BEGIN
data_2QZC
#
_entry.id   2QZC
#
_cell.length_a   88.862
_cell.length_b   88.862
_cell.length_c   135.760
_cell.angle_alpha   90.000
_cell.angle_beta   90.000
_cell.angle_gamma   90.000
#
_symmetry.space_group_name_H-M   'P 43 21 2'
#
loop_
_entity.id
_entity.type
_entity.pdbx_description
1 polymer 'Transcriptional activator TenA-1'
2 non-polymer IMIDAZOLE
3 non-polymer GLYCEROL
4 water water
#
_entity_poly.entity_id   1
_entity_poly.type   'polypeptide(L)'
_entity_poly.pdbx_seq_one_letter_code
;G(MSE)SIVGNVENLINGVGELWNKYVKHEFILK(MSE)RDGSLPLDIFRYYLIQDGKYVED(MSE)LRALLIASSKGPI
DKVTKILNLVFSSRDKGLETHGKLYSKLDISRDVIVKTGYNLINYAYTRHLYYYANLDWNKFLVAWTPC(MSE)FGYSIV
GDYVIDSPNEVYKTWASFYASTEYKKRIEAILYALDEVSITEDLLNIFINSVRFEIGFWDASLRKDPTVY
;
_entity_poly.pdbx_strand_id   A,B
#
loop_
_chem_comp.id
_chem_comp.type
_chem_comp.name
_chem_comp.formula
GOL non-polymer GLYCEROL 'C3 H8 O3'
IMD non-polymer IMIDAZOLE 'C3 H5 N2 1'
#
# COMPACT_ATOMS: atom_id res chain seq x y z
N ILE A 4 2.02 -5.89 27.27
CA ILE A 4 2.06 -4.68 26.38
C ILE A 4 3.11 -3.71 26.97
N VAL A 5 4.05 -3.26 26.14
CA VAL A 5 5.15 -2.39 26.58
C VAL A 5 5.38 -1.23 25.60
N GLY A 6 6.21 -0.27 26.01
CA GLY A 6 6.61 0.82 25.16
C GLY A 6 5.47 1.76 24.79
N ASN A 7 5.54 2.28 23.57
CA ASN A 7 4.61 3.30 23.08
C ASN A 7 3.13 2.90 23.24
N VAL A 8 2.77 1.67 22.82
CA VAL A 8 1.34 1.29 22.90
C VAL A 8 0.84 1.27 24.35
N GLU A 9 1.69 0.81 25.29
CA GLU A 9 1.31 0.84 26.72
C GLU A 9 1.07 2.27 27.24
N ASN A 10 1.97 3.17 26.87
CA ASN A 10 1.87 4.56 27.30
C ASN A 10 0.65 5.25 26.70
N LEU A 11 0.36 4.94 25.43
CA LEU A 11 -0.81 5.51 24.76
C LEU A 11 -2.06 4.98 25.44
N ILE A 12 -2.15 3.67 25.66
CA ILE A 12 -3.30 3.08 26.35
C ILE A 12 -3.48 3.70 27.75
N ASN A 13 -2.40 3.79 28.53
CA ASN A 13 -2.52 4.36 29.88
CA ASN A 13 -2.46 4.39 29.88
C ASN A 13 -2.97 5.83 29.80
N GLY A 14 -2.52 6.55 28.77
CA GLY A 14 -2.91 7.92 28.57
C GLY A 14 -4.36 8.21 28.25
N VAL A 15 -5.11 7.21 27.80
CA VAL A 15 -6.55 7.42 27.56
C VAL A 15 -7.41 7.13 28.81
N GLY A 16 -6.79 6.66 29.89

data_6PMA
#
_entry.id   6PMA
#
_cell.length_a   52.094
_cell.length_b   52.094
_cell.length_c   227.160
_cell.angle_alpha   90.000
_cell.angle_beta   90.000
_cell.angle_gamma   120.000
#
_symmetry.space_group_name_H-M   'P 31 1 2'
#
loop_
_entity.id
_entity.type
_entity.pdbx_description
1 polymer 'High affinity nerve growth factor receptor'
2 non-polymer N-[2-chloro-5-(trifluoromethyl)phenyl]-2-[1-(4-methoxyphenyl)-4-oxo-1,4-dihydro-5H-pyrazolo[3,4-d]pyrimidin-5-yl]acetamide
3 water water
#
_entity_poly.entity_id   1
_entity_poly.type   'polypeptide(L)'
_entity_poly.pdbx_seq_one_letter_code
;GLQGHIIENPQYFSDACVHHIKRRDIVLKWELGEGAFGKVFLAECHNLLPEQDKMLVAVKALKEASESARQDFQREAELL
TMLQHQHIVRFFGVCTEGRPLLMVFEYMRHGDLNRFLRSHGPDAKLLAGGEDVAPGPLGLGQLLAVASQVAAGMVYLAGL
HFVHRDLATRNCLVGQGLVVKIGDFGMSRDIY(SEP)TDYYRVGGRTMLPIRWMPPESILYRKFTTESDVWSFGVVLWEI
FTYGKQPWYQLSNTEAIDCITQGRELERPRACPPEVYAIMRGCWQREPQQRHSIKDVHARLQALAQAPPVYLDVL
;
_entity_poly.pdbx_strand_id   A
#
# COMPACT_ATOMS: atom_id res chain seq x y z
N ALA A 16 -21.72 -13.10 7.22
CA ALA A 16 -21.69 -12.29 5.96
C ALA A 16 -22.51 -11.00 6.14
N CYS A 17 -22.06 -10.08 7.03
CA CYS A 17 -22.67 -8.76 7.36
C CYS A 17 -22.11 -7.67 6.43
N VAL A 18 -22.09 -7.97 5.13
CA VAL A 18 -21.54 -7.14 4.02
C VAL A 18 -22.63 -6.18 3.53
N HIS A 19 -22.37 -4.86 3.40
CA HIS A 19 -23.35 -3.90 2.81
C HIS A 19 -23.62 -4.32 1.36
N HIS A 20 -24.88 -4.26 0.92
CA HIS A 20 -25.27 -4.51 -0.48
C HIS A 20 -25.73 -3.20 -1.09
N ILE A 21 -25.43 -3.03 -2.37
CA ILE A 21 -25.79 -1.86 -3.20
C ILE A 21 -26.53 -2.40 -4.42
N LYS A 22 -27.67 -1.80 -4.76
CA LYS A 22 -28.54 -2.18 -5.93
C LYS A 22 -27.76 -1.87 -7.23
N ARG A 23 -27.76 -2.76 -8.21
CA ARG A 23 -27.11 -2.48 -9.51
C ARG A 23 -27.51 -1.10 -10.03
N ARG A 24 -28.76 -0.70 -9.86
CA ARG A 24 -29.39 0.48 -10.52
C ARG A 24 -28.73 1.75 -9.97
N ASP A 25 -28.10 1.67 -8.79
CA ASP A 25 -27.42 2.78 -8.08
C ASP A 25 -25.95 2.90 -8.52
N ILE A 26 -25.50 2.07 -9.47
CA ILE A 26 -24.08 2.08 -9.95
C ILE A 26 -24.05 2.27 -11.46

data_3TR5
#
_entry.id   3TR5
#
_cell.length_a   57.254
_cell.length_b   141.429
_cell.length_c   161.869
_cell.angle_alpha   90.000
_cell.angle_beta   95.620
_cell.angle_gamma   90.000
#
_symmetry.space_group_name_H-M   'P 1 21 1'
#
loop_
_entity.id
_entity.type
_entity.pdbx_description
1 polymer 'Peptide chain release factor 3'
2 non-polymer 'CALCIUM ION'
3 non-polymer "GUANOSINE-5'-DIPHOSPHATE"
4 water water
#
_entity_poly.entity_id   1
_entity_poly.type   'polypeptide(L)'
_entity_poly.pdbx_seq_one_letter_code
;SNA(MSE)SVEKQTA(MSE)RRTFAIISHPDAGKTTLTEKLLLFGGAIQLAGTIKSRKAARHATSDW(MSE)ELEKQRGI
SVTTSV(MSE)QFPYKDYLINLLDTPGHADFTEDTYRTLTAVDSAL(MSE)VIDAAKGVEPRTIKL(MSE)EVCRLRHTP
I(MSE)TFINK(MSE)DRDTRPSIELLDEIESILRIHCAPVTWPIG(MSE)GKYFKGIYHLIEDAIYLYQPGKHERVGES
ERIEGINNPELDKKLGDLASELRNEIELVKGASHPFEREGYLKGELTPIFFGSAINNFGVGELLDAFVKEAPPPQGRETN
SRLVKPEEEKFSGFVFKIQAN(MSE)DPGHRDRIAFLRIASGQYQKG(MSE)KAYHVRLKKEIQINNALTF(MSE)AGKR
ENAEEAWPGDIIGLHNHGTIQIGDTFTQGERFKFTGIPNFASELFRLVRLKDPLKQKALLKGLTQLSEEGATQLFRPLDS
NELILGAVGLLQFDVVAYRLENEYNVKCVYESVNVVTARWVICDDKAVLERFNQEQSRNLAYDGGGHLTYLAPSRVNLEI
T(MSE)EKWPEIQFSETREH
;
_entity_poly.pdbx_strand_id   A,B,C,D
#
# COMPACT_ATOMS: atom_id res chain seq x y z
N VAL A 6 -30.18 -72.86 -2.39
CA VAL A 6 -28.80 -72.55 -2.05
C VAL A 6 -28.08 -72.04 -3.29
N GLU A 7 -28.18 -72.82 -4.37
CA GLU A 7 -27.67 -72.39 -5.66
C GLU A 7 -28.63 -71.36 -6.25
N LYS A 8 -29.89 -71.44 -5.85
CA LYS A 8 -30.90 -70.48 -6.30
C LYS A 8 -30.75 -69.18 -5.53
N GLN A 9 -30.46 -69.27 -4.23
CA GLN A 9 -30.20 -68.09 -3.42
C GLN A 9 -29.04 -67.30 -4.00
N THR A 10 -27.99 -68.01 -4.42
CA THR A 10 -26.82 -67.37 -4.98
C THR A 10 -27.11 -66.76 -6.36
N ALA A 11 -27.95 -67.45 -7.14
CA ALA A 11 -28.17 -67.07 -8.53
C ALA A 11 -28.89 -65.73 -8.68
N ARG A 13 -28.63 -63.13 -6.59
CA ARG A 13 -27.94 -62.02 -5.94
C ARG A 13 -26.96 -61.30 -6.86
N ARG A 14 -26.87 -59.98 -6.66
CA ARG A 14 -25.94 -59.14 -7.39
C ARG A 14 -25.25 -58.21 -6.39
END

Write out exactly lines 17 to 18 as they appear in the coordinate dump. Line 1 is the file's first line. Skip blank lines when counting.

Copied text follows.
_entity.pdbx_description
1 polymer 'Transcriptional activator TenA-1'